When you have drawn a plan that seems promising, test it with alligator clip wires. Make all the connections as you expect to make them with conductive thread, do your coding, and test. It’s much better to work out problems at this stage than after having invested time into sewing the lines incorrectly. Remember that the colors of alligator clip wires don’t matter in terms of functionality (they are all the same inside), but color coordinating helps keep you organized.

Test CPX connections

Sew on your board

Using traditional thread, secure the Adafruit Circuit Playground Express to your material. Use some of the pin tabs that you won’t need for the conductive thread.

Sew the CPX to the fabric

To knot thread off, you can run the needle through a stitch on the back side.

Stitch through the backside

Run the needle back through the resulting loop, repeat this process several times, and you will knot off the line.

Run the needle through the loop on back

Sew on the NeoPixels

Now that you have the Adafruit Circuit Playground Express securely fastened to the fabric, it’s time to use conductive thread to make the electrical connections. Using the wiring diagram you drew earlier as a guide, sew connections between the power, GND, and signal pin tabs. A simple running stitch works well. Take care that none of the lines of conductive thread touch each other. Also remember to end a line of stitching at the middle of a NeoPixel and resume with new thread on the other side.

Stitch on a NeoPixel

You can use a single line of stitches that begin and end at eyelets on the hardware.

A line of stitches

You can also use a double line of stitches. This is more work but makes a more reliable connection. If using this method, start sewing an inch or two away from the hardware, then sew to it, leaving a tail of thread hanging out of your first stitch.

Double line of stitches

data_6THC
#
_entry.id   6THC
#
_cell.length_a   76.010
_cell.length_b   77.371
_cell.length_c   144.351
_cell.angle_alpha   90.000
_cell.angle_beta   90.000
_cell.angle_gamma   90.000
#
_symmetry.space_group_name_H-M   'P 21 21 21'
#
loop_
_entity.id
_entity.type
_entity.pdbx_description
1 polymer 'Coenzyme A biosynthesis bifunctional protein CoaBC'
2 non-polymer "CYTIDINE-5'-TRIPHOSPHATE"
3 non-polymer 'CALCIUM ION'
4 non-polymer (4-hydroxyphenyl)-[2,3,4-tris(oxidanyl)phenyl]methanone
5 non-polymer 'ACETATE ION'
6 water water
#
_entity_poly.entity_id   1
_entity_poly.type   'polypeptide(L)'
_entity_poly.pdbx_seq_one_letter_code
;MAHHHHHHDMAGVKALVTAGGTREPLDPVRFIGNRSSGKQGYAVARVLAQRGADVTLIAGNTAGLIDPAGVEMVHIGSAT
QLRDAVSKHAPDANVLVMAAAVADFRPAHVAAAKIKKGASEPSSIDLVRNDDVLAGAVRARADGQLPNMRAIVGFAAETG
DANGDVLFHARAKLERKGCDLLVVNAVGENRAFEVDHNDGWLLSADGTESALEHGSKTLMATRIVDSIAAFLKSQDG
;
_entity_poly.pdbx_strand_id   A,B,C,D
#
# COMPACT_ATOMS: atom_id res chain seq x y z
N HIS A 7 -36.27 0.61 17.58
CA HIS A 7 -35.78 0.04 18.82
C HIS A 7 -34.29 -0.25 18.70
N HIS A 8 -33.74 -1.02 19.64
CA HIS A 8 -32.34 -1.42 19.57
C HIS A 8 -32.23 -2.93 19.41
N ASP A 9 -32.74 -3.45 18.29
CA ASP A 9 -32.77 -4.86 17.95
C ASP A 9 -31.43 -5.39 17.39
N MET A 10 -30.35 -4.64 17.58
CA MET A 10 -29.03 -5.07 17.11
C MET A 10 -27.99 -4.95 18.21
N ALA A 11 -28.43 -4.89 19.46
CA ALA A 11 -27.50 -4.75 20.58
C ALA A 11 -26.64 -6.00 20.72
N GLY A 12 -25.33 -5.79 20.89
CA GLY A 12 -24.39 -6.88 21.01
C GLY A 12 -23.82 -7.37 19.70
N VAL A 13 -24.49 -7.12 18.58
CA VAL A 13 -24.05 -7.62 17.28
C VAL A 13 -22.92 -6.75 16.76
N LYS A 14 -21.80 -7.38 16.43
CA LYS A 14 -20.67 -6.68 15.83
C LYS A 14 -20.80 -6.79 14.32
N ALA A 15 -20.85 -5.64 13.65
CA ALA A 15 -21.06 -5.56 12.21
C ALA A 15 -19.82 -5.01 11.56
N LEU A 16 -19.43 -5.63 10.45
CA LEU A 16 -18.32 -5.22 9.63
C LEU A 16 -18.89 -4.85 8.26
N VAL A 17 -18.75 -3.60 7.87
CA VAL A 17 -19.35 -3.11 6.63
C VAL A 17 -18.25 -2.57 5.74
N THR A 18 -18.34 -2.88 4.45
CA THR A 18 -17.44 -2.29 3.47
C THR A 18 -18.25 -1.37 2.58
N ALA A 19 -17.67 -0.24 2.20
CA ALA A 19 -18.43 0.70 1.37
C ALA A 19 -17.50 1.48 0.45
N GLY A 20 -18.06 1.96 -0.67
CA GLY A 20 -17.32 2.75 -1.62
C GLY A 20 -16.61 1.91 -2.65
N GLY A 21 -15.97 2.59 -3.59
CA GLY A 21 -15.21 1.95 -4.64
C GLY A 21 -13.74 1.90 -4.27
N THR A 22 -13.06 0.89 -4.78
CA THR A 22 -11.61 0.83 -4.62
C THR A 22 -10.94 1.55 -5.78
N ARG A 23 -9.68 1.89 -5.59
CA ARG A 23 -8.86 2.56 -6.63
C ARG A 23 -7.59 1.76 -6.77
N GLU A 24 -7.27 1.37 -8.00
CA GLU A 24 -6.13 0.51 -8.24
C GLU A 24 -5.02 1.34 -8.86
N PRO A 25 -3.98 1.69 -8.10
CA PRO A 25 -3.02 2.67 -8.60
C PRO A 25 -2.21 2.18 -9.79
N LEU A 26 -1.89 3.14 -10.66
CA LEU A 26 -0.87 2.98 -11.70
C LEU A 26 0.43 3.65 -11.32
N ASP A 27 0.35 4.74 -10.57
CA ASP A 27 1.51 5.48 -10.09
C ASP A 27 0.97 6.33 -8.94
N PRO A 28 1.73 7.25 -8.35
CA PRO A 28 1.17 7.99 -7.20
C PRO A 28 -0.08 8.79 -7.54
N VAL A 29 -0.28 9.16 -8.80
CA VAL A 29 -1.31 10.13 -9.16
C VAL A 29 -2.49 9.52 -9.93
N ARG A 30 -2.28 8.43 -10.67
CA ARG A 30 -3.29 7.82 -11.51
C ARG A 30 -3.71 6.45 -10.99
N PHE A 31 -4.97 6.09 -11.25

Sew to one piece of hardware, then back to the other. At the eyelets, loop around the hole about three times, then run a stitch in through the loops, then go through the eyelet one more time. It’s vital that there be a solid connection at the eyelets.

Eyelet stitch connection

Once you sew back to the starting place, you can use the tail you left sticking out to easily tie several knots. Add a dab of clear nail polish to help prevent it from unraveling.

Tie off ends of thread

The end result of either the single line of stitches or a double one should be lines of thread that make strong connections and that don’t touch.

Lines of thread don't touch

For more on working with conductive thread and NeoPixels see a great video by Becky Stern of Adafruit:

Face of fabric friend with CPX and NeoPixels

Sewing tips

  • Try to keep the stitches fairly close together, and don’t pull them too tight.
  • Be certain the lines of stitching don’t touch each other.
  • A fabric pen can help you sew straight, and fabric glue can keep NeoPixels in place (though keep glue in the middle of them only, not the sew tabs).
  • Loop the conductive thread snugly about four times around each eyelet pin on the Adafruit Circuit Playground Express and the NeoPixels. It’s vital that there be a good connection between thread and pin.